Apps for Aphasia Following Stroke

More than seven million Americans are survivors of stroke and nearly a third of strokes result in aphasia, a problem with communication.   And yet studies show that 84.5 per cent of people have never heard of the term aphasia.  With difficulty communicating as result of damage to the brain, individuals can become isolated from their family and friends, withdrawing socially and avoiding community engagement.  The risk for social isolation leading to depression increases the longer aphasia patients recovering from stroke remain uncommunicative.

Aphasia from injury to the brain as a result of a stroke is particularly common among older adults.  It can also occur from a head trauma, brain tumors or from infection.   Aphasia can be mild or severe and may affect the ability to retrieve the names of things or put words together into a sentence.  For some, the impairment can affect the ability to read or write as well as with speech.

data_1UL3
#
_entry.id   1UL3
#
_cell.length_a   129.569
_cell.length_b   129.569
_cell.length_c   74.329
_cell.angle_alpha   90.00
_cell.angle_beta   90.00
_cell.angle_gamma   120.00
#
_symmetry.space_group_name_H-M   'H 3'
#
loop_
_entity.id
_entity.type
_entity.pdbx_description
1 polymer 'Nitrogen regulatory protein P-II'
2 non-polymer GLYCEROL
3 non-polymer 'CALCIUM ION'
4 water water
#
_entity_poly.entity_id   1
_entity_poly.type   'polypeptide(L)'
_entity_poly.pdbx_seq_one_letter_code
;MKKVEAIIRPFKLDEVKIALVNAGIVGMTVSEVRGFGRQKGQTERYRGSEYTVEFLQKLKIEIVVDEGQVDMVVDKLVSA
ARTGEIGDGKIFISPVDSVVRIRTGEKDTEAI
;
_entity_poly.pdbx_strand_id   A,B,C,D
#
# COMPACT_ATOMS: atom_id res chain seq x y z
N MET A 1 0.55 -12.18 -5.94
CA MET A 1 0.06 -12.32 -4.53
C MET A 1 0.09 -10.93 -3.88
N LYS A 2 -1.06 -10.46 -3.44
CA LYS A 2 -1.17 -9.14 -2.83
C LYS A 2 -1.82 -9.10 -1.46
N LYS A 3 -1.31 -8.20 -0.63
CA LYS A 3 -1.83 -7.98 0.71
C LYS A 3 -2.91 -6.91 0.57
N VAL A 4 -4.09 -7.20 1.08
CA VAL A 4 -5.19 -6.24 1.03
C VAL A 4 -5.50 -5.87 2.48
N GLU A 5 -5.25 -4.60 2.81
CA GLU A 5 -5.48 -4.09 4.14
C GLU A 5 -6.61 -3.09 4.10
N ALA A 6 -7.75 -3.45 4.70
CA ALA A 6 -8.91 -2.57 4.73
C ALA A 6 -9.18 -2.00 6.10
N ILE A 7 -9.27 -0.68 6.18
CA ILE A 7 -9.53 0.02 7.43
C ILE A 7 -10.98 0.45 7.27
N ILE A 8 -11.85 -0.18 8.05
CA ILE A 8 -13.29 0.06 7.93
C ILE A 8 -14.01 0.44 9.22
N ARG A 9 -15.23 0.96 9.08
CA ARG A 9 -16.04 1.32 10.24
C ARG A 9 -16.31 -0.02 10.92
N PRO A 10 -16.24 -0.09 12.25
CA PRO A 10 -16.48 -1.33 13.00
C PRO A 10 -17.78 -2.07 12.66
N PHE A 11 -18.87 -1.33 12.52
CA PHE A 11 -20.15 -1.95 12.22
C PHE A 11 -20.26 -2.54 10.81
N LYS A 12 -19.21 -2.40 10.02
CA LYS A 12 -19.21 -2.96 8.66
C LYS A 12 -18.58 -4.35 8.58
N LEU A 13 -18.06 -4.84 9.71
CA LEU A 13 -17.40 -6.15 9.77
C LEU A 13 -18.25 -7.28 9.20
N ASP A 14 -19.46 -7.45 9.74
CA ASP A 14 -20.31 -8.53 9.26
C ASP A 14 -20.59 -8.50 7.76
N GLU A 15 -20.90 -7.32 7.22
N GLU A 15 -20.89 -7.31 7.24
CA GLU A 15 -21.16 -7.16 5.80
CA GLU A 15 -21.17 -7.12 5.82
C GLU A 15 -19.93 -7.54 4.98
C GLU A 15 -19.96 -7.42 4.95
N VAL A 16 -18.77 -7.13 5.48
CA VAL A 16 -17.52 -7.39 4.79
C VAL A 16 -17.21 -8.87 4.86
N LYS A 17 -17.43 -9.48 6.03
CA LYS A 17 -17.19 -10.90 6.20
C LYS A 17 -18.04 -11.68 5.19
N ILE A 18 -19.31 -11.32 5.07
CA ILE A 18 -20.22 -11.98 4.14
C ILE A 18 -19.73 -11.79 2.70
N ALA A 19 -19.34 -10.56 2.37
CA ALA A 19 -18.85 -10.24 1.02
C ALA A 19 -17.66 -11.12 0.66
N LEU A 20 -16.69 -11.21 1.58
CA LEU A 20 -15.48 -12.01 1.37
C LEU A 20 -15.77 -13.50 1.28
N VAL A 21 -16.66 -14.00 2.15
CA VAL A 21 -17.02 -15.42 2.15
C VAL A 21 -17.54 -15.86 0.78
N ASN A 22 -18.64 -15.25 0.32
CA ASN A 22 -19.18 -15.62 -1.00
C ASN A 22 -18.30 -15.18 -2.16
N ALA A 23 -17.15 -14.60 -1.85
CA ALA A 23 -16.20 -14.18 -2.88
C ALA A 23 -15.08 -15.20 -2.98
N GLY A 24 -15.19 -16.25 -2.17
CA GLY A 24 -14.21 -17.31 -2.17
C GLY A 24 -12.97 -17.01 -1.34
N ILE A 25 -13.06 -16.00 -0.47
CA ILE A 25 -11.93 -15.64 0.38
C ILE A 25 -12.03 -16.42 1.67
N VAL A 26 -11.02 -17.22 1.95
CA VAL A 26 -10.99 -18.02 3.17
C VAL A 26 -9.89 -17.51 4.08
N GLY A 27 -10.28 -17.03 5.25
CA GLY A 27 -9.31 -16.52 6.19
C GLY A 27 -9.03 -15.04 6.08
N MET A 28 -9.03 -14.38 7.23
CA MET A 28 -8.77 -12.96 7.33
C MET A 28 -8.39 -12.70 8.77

The range in how aphasia affects people is wide but it is always important for patients to keep working to communicate successfully from the very start of the recovery process.  And with today’s smartphones and tablets, Apps are available that can help bridge the gap and allow people with problems communicating make themselves understood, practice their speech and remain more independent and connected.

The National Stroke Association has put together a list of Apps that can provide aphasia patients with alternative or augmented communication, type to text functions and products that offer speech practice to improve sounds, expression or comprehension.   Talking photo apps are useful to communicate basic information that is used daily; the individual can take pictures of things they use or need in daily life and can assign words or phrases to the photos.

For a full list of apps follow this link to the Stroke Association website.